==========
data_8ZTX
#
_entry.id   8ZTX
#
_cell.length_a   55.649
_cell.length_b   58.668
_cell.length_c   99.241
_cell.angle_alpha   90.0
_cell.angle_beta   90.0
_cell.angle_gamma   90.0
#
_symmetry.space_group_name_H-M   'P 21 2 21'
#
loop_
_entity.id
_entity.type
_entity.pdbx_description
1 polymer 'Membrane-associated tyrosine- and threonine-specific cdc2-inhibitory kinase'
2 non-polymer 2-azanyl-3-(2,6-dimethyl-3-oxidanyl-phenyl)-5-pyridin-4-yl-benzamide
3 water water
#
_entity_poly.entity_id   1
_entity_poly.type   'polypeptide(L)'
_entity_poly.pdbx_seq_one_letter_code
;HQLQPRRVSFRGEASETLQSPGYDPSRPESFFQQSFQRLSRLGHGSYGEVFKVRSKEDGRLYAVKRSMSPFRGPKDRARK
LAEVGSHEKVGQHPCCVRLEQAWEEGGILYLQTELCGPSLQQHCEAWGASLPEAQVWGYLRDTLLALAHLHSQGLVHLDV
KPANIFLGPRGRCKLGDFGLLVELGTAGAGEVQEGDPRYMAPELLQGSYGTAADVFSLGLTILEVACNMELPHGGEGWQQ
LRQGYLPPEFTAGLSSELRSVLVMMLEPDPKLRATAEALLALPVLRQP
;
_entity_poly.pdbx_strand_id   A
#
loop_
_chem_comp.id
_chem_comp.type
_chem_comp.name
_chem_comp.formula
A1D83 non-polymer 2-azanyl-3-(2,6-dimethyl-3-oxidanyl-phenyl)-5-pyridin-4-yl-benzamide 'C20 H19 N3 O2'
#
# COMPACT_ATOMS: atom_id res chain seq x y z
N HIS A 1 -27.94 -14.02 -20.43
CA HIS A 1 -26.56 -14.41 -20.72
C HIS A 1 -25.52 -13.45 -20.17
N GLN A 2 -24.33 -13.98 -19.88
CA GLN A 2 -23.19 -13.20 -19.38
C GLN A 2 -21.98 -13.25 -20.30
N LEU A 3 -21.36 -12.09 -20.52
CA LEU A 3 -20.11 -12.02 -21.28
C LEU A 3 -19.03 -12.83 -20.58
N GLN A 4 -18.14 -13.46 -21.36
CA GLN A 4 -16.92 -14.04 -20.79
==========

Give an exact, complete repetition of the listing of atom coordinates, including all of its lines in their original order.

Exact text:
data_8ZTX
#
_entry.id   8ZTX
#
_cell.length_a   55.649
_cell.length_b   58.668
_cell.length_c   99.241
_cell.angle_alpha   90.0
_cell.angle_beta   90.0
_cell.angle_gamma   90.0
#
_symmetry.space_group_name_H-M   'P 21 2 21'
#
loop_
_entity.id
_entity.type
_entity.pdbx_description
1 polymer 'Membrane-associated tyrosine- and threonine-specific cdc2-inhibitory kinase'
2 non-polymer 2-azanyl-3-(2,6-dimethyl-3-oxidanyl-phenyl)-5-pyridin-4-yl-benzamide
3 water water
#
_entity_poly.entity_id   1
_entity_poly.type   'polypeptide(L)'
_entity_poly.pdbx_seq_one_letter_code
;HQLQPRRVSFRGEASETLQSPGYDPSRPESFFQQSFQRLSRLGHGSYGEVFKVRSKEDGRLYAVKRSMSPFRGPKDRARK
LAEVGSHEKVGQHPCCVRLEQAWEEGGILYLQTELCGPSLQQHCEAWGASLPEAQVWGYLRDTLLALAHLHSQGLVHLDV
KPANIFLGPRGRCKLGDFGLLVELGTAGAGEVQEGDPRYMAPELLQGSYGTAADVFSLGLTILEVACNMELPHGGEGWQQ
LRQGYLPPEFTAGLSSELRSVLVMMLEPDPKLRATAEALLALPVLRQP
;
_entity_poly.pdbx_strand_id   A
#
loop_
_chem_comp.id
_chem_comp.type
_chem_comp.name
_chem_comp.formula
A1D83 non-polymer 2-azanyl-3-(2,6-dimethyl-3-oxidanyl-phenyl)-5-pyridin-4-yl-benzamide 'C20 H19 N3 O2'
#
# COMPACT_ATOMS: atom_id res chain seq x y z
N HIS A 1 -27.94 -14.02 -20.43
CA HIS A 1 -26.56 -14.41 -20.72
C HIS A 1 -25.52 -13.45 -20.17
N GLN A 2 -24.33 -13.98 -19.88
CA GLN A 2 -23.19 -13.20 -19.38
C GLN A 2 -21.98 -13.25 -20.30
N LEU A 3 -21.36 -12.09 -20.52
CA LEU A 3 -20.11 -12.02 -21.28
C LEU A 3 -19.03 -12.83 -20.58
N GLN A 4 -18.14 -13.46 -21.36
CA GLN A 4 -16.92 -14.04 -20.79